They say that the majority of accidents occur within close proximity of home. Today's Nice Price or Crack Pipe Camper Caprice is a home you could always be proximal to, but would considering buying it be an accident waiting to happen?
There's an old adage that goes you can't take it with you, which is a reflection on the transience of the spirit in relation to the immutability of material possessions. The thing of it is, prior to shuffling off this mortal coil, we need to take not just things but people with us, and there are few better ways to do so than in a hip to be square Nissan Stanza wagon from the ‘80s. Unfortunately for the seller, a narrow 53% of you felt that this particular Stanza's price was too much of a burden.
You know, the thing of it is, if you have to go somewhere, and you do want to take it with you, your best bet is to have a home that rolls. This was an epiphany realized by Howl in the creation of his moving castle, and could be likewise emmulated by someone with the gumption and cash to buy this custom 1976 Caprice camper. That's right, I said 1976 Caprice camper.
Not only has this Exxon Valdez-sized sedan been saddled with living space, but it also sports an L98 under-hood, and a 5-speed stick. Emeril say BAM! Claimed in the ad to have been created by an elderly gentleman in Georgia I'm picturing this beast to have been built by someone who's a cross between Colonel Sanders and Smokey Yunick. Now apparently gone yankee, it seemingly calls Minnesota home. Of course as it's a home on wheels, it's able to pull up stakes at a moment's notice so don't screw those license plates on too tightly.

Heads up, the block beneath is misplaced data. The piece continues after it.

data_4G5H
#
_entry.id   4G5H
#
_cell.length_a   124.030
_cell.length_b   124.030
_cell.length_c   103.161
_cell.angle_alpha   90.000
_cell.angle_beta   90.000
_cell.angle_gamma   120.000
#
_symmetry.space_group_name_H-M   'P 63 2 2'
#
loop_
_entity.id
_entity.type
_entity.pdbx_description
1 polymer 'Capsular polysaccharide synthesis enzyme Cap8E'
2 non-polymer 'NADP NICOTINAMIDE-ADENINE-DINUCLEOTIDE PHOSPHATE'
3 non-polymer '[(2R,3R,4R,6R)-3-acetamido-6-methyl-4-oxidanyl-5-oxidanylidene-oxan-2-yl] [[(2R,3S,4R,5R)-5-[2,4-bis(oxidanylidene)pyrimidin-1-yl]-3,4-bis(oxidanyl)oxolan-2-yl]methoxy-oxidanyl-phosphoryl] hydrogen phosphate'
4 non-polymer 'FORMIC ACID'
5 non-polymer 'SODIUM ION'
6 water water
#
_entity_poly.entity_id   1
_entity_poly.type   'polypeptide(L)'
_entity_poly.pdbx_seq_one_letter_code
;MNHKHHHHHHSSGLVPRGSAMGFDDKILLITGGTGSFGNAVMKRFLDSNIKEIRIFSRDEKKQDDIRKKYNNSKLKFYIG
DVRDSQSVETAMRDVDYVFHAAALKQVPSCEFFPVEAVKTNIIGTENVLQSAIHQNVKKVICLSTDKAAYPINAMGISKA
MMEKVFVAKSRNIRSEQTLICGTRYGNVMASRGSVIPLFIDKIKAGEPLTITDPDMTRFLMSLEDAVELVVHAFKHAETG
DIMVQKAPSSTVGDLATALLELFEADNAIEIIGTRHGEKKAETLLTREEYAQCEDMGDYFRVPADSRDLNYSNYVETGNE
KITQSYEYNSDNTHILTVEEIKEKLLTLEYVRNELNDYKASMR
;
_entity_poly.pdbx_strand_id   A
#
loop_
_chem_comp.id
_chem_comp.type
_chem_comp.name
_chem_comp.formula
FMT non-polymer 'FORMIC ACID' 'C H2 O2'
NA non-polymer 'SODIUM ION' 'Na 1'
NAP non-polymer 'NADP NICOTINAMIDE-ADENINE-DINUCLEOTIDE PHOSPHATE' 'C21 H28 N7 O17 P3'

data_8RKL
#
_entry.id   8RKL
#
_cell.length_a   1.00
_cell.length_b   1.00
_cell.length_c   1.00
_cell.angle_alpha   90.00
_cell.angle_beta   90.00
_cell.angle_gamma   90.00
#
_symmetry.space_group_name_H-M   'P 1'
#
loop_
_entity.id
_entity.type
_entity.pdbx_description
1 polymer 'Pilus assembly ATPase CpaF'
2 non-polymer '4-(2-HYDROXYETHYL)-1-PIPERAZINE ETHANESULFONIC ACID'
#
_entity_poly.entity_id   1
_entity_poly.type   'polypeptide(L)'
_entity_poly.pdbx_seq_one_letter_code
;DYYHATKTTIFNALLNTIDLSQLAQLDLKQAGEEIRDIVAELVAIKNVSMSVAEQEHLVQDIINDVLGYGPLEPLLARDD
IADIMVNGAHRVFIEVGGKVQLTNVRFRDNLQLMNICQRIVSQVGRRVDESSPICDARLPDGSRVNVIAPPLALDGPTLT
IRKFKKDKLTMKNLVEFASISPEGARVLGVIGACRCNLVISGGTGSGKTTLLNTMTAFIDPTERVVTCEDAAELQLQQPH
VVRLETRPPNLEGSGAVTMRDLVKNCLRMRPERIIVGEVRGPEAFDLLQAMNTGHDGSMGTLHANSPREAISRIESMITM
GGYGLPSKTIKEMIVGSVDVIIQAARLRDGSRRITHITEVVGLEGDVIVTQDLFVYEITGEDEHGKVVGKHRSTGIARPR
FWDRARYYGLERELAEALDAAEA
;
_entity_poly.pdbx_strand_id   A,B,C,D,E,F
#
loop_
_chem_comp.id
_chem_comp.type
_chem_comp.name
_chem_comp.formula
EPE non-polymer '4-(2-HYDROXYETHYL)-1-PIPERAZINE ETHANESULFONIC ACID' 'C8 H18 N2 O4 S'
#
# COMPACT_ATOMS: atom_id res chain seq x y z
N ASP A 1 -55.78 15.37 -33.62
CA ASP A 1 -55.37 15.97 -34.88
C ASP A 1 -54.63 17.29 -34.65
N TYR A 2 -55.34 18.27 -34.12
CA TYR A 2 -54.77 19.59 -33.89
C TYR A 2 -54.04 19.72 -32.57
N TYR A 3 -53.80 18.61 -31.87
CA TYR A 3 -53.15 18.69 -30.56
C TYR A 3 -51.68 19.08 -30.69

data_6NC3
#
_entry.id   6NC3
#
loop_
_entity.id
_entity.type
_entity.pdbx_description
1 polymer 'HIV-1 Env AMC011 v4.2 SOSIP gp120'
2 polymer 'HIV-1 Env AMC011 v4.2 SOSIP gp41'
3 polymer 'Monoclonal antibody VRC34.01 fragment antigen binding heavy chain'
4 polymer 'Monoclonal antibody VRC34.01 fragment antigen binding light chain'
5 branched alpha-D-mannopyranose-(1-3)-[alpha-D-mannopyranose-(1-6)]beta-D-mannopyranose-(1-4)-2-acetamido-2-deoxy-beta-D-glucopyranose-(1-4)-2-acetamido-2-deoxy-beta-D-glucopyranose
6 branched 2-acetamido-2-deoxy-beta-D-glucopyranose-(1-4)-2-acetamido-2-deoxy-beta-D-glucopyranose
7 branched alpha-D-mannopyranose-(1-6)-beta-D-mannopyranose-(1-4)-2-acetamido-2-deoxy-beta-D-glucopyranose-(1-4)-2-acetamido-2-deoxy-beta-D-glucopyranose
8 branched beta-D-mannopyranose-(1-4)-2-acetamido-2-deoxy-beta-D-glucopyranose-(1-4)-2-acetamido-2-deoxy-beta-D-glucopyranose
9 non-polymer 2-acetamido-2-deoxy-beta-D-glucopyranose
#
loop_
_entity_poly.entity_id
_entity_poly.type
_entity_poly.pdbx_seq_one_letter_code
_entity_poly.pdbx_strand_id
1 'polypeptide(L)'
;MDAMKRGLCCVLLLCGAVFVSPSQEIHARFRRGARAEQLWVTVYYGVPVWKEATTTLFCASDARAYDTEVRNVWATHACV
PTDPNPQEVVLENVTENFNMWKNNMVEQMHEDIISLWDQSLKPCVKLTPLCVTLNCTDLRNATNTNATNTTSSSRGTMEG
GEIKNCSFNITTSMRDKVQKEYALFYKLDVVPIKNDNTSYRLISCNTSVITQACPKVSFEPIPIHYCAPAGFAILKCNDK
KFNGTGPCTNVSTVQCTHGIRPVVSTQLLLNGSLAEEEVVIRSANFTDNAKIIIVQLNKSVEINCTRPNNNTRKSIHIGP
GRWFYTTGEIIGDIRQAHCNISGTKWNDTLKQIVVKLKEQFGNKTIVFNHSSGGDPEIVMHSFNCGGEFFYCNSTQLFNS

The conversion is said to have been done 20 years ago, and while its appearance is weird in the extreme, it also looks to be both competently conceived and currently in decent shape. The white-painted body looks straight, and the brightwork reasonably shiny. Steel wheels lend a sense purpose and even the fabric of the pop-top seems completely intact.
That's all on the outside. In the cabin things are a little different. The front seats are covered in giraffe pattern snoods and the originally burgundy hued trim now sports a cream-colored dash cap and a scrotal CRT for the rear-view camera. The rags and bags on the floorboards lend an impression less of a mobile home and more of a frat house, but there's nothing that can't be fixed with a weekend's worth of work, or not buying this odd bodkin of a car to begin with.
Of course, not buying defeats our present raison d'être as we want to know if someone - anyone - ought to plunk down the $4,750 the seller is asking for its title. The housing bubble may have collapsed, but that doesn't mean rolling abodes may not still be priced outside of their market.
What do you think, is $4,750 a price that should make this Caprice home sweet home for some happy buyer? Or, does that price put a damper on this custom camper?
H/T to Ryan Rask for the hookup!
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